Trainers already charge a daily fee for the keep and care of all horses.

Trainers should also understand the realities of the two-year pandemic’s effect on SVREL’s ability to pay. Their plan should be to sit down with SVREL and point out where savings can be made. By this method, trainers can credibly propose better for SVREL and request a share of the savings.

A “lockdown” hurts all horsemen more than it can hurt SVREL. Trainers KNOW from experience SVREL can simply close the track; layoff race day staff; turn on simulcast TV; and wait for hungry trainers to start eating horses for lunch. I thought a younger generation was more commercially pragmatic than revolutionaries of bygone days. Where’s the collaborative approach needed in EVERY multi-stakeholder industry?

So, surprise, surprise, SVREL simply waited for factionalism to rear its ugly head then wrote offering an “incentive valued at $50,000 per race” payable to 1st to 6th placed finishers effective Feb 1-Jun 30 (costing only $16 million) and promised to “effect” the “proposed committee” in a 2020 MOU on July 1. With tail firmly between legs, UTRA quickly accepted and withdrew the “lockdown” threat. The cycle of self-destruction continues.

Round and round the Mulberry Bush
the Monkey chased the Weasel.
The Monkey thought it was all in fun.
Pop goes the Weasel

When will they ever learn? Is there any hope for an infusion of common sense and common purpose next time?



Abbreviations: CT = “Corrected Time”; TV = “Track Variant” (a calculation of track conditions’ effect on official times to arrive at “real/corrected” times); TVs are expressed in fifths of a second; “minus” (-) means a fast track; “plus” (+) a slow track (e.g -2 is fast by 2/5th second). Variants beside horse’s names represent the difference between its official time and the grade standard.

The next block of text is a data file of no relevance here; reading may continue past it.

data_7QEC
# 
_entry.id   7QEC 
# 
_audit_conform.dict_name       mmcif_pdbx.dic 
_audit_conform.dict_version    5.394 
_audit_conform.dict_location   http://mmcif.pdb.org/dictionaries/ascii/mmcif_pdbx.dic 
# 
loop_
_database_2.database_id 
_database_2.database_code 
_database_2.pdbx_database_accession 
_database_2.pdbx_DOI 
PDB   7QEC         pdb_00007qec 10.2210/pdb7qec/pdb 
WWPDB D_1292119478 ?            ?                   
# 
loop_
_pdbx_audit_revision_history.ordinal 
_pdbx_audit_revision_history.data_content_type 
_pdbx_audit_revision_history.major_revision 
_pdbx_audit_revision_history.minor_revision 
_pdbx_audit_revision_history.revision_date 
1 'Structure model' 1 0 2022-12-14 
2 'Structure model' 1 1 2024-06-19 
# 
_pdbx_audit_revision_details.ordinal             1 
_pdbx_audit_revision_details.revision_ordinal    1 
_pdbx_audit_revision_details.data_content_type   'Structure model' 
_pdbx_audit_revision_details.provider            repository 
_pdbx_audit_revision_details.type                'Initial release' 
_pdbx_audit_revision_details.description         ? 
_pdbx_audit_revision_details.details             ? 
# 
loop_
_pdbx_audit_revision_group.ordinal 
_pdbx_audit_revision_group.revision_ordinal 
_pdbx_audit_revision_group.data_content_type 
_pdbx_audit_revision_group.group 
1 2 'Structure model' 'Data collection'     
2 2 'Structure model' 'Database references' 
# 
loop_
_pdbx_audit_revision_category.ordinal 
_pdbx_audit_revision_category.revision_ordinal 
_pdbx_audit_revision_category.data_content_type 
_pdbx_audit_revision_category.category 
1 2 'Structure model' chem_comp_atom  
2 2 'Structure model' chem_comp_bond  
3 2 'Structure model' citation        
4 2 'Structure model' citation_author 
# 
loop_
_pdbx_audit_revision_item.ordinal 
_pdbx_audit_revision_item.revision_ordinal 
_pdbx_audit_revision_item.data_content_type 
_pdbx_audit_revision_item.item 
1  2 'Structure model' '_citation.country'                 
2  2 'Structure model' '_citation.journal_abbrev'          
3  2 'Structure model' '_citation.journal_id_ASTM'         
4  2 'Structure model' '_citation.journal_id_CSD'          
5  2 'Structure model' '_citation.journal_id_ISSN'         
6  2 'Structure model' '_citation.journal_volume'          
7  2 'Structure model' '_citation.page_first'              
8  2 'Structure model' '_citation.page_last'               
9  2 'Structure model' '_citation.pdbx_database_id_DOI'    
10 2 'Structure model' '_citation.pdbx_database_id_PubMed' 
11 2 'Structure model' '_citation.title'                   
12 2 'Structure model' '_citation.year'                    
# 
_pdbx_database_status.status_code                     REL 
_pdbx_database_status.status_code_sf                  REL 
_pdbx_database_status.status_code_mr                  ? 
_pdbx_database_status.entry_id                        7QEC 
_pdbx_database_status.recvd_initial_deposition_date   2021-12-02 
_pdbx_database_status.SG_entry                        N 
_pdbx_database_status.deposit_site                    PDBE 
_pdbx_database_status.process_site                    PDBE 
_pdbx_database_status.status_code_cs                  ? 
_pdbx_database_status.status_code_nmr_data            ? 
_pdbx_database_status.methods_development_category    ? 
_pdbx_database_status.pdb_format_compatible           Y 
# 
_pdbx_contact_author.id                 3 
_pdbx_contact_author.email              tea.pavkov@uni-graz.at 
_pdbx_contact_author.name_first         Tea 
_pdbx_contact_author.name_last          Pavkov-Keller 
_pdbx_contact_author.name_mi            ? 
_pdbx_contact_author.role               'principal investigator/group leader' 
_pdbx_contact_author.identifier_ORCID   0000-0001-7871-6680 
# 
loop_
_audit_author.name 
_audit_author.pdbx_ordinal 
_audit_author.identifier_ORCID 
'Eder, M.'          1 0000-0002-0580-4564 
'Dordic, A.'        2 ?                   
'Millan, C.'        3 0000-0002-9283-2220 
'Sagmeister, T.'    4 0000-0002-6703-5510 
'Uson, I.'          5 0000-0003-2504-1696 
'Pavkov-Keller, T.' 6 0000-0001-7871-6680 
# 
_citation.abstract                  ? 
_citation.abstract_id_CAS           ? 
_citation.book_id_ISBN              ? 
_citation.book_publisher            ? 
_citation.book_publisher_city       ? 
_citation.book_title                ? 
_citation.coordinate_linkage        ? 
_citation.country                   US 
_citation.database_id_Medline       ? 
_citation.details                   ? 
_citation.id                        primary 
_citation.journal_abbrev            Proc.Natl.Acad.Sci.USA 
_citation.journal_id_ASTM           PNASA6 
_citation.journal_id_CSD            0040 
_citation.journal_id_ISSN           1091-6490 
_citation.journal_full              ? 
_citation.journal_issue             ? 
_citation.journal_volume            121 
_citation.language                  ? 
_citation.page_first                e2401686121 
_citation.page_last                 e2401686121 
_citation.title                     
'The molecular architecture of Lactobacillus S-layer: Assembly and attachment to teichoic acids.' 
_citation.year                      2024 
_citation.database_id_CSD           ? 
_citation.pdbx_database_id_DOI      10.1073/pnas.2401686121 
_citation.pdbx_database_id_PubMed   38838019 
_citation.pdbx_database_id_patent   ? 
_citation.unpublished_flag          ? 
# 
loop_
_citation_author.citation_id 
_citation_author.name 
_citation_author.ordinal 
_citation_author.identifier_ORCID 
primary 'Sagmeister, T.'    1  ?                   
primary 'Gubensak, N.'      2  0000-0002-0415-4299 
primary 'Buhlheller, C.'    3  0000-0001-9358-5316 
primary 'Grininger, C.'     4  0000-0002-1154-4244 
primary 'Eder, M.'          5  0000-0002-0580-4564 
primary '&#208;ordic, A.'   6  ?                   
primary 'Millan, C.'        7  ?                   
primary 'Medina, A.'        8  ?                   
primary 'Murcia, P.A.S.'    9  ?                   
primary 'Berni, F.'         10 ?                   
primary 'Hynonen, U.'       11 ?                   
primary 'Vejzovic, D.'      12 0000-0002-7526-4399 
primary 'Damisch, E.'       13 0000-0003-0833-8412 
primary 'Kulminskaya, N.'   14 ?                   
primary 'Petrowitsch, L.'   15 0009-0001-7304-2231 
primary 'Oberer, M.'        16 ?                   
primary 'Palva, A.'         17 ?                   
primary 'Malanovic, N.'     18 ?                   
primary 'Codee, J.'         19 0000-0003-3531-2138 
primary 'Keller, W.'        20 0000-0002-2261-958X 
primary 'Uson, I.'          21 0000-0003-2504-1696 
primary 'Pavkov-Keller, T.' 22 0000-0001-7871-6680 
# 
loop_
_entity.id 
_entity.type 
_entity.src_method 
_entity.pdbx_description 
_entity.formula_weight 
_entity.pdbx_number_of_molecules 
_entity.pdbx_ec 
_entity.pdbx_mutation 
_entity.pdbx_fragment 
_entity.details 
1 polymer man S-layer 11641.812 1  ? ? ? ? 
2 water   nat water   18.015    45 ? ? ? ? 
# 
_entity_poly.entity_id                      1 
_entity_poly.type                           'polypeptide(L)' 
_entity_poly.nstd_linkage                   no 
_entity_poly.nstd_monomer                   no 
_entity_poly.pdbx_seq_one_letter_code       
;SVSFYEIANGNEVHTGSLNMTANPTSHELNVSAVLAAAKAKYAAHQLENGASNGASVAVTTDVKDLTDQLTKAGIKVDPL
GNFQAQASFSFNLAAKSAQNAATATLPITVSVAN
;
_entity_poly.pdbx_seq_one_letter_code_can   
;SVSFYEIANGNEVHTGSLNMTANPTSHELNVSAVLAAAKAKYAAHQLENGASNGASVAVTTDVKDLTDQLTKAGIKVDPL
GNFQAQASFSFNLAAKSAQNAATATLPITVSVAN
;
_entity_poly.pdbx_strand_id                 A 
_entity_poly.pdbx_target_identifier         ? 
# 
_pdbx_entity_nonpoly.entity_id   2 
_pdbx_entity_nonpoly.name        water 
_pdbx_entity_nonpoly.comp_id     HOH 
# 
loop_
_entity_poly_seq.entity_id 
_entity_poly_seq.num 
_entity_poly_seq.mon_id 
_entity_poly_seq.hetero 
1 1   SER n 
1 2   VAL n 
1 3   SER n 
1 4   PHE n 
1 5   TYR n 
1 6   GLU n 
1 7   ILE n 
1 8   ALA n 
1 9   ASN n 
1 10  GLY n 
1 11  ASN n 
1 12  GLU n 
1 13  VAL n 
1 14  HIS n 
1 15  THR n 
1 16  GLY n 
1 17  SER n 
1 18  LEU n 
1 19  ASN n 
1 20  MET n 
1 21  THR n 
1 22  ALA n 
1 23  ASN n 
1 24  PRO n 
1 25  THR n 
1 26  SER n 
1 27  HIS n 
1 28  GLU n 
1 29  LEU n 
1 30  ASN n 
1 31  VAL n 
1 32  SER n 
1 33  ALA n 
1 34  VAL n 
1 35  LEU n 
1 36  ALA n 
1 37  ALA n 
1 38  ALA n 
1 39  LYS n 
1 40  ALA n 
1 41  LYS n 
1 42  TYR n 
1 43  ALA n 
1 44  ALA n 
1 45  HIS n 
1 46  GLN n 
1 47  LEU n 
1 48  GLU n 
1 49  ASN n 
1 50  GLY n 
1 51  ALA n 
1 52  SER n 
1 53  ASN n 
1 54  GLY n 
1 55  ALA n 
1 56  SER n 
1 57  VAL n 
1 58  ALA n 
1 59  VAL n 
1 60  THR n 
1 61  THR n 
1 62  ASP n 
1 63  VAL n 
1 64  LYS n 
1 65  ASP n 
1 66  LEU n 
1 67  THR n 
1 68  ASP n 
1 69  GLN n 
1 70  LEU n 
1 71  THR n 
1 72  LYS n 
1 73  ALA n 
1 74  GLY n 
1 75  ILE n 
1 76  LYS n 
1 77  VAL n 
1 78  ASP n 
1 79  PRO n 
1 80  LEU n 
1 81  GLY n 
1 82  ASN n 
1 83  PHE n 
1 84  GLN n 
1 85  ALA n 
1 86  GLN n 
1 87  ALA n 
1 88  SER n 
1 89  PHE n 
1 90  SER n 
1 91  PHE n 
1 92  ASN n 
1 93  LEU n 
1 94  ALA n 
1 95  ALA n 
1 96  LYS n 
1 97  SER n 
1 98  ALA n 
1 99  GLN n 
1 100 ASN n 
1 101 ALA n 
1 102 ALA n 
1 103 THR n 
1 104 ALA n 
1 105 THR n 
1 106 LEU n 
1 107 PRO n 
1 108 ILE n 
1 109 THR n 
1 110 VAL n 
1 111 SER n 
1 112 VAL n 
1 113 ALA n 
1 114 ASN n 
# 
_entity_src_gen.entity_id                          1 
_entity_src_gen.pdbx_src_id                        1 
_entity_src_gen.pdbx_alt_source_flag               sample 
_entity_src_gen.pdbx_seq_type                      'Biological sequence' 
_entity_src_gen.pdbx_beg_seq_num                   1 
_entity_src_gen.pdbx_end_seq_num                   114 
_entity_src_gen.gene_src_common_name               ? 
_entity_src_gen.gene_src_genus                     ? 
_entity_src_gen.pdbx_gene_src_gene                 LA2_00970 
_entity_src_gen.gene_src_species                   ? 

In January 21’s column I wrote that Prince Marshall (-1), 3rd, in a 1,300m race for four-year-old non-winners of two “is a lightly-raced 4yo with plenty in the tank. He was running his second race after six months absence and 6th lifetime. A CT of 1:21.1 ensures he has at least one of these to win. 

He duly demolished non-winners of two at overlay odds of 8-5 (yum, yum) and earned another entry here.

JANUARY 22, 2022 [TV+0.4 per 200m (Round) +4 (straight)]

Prince Marshall (-8) dominated (Race 9; 4yo+nw2; 1400m; TV+3) clocking 1.27.3! His CT (1:27.0) is over a second faster than non-winners of 3 and 1/5th second faster than nw4! As an unexposed, progressive four-year-old with plenty still in the tank, he can run up a sequence

JANUARY 29, 2022 [TV+0.2 per 200m (Round) +5 (straight)]

Race 5 (4yonw2; 1200m; TV+1) is a KEY RACE

Sweetyman (-6) progressed again; made all; hung on by a nose from Mine That Cat (staying on). Their joint time was 1:14.0! Their CT, 1:13.4, is 3/5th second faster than non-winners of three standard and 1 2/5th second faster than nw2. The unexposed winner can win again while the second, regaining form, after an extended stay in the doldrums, is one to be on at 1400m+.